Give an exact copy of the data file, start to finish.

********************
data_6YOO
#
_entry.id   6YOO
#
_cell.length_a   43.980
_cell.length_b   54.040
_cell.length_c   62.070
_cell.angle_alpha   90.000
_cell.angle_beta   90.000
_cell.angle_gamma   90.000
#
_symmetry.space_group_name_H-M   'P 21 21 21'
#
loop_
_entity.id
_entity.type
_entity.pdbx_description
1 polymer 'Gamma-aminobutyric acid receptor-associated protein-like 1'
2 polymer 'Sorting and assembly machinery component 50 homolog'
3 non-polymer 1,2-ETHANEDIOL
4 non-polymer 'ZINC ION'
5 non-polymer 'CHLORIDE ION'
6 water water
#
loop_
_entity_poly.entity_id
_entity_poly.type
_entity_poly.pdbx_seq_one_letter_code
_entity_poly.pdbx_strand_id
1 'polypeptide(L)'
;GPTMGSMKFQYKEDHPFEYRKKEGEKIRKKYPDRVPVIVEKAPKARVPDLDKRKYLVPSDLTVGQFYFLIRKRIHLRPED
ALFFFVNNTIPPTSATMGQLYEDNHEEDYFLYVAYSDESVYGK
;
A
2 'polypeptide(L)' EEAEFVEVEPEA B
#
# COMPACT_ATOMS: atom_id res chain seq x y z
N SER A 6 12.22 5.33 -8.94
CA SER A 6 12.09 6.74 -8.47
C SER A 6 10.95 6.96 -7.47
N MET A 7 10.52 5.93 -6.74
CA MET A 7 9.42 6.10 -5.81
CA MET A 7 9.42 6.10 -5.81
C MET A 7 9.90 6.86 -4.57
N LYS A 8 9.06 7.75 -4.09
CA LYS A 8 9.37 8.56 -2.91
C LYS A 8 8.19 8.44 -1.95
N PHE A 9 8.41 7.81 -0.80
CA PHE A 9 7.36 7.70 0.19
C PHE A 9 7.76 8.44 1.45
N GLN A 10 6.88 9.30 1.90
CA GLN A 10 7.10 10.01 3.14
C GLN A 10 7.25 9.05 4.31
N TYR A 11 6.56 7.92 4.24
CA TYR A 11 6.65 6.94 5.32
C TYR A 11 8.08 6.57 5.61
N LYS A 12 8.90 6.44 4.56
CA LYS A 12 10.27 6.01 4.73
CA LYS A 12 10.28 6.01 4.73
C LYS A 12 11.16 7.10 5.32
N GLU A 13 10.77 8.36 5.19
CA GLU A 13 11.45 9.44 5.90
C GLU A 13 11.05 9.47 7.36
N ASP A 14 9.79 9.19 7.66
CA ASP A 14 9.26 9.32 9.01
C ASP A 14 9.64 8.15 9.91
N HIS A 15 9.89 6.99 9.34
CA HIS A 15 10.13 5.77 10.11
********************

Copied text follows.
data_6YOO
#
_entry.id   6YOO
#
_cell.length_a   43.980
_cell.length_b   54.040
_cell.length_c   62.070
_cell.angle_alpha   90.000
_cell.angle_beta   90.000
_cell.angle_gamma   90.000
#
_symmetry.space_group_name_H-M   'P 21 21 21'
#
loop_
_entity.id
_entity.type
_entity.pdbx_description
1 polymer 'Gamma-aminobutyric acid receptor-associated protein-like 1'
2 polymer 'Sorting and assembly machinery component 50 homolog'
3 non-polymer 1,2-ETHANEDIOL
4 non-polymer 'ZINC ION'
5 non-polymer 'CHLORIDE ION'
6 water water
#
loop_
_entity_poly.entity_id
_entity_poly.type
_entity_poly.pdbx_seq_one_letter_code
_entity_poly.pdbx_strand_id
1 'polypeptide(L)'
;GPTMGSMKFQYKEDHPFEYRKKEGEKIRKKYPDRVPVIVEKAPKARVPDLDKRKYLVPSDLTVGQFYFLIRKRIHLRPED
ALFFFVNNTIPPTSATMGQLYEDNHEEDYFLYVAYSDESVYGK
;
A
2 'polypeptide(L)' EEAEFVEVEPEA B
#
# COMPACT_ATOMS: atom_id res chain seq x y z
N SER A 6 12.22 5.33 -8.94
CA SER A 6 12.09 6.74 -8.47
C SER A 6 10.95 6.96 -7.47
N MET A 7 10.52 5.93 -6.74
CA MET A 7 9.42 6.10 -5.81
CA MET A 7 9.42 6.10 -5.81
C MET A 7 9.90 6.86 -4.57
N LYS A 8 9.06 7.75 -4.09
CA LYS A 8 9.37 8.56 -2.91
C LYS A 8 8.19 8.44 -1.95
N PHE A 9 8.41 7.81 -0.80
CA PHE A 9 7.36 7.70 0.19
C PHE A 9 7.76 8.44 1.45
N GLN A 10 6.88 9.30 1.90
CA GLN A 10 7.10 10.01 3.14
C GLN A 10 7.25 9.05 4.31
N TYR A 11 6.56 7.92 4.24
CA TYR A 11 6.65 6.94 5.32
C TYR A 11 8.08 6.57 5.61
N LYS A 12 8.90 6.44 4.56
CA LYS A 12 10.27 6.01 4.73
CA LYS A 12 10.28 6.01 4.73
C LYS A 12 11.16 7.10 5.32
N GLU A 13 10.77 8.36 5.19
CA GLU A 13 11.45 9.44 5.90
C GLU A 13 11.05 9.47 7.36
N ASP A 14 9.79 9.19 7.66
CA ASP A 14 9.26 9.32 9.01
C ASP A 14 9.64 8.15 9.91
N HIS A 15 9.89 6.99 9.34
CA HIS A 15 10.13 5.77 10.11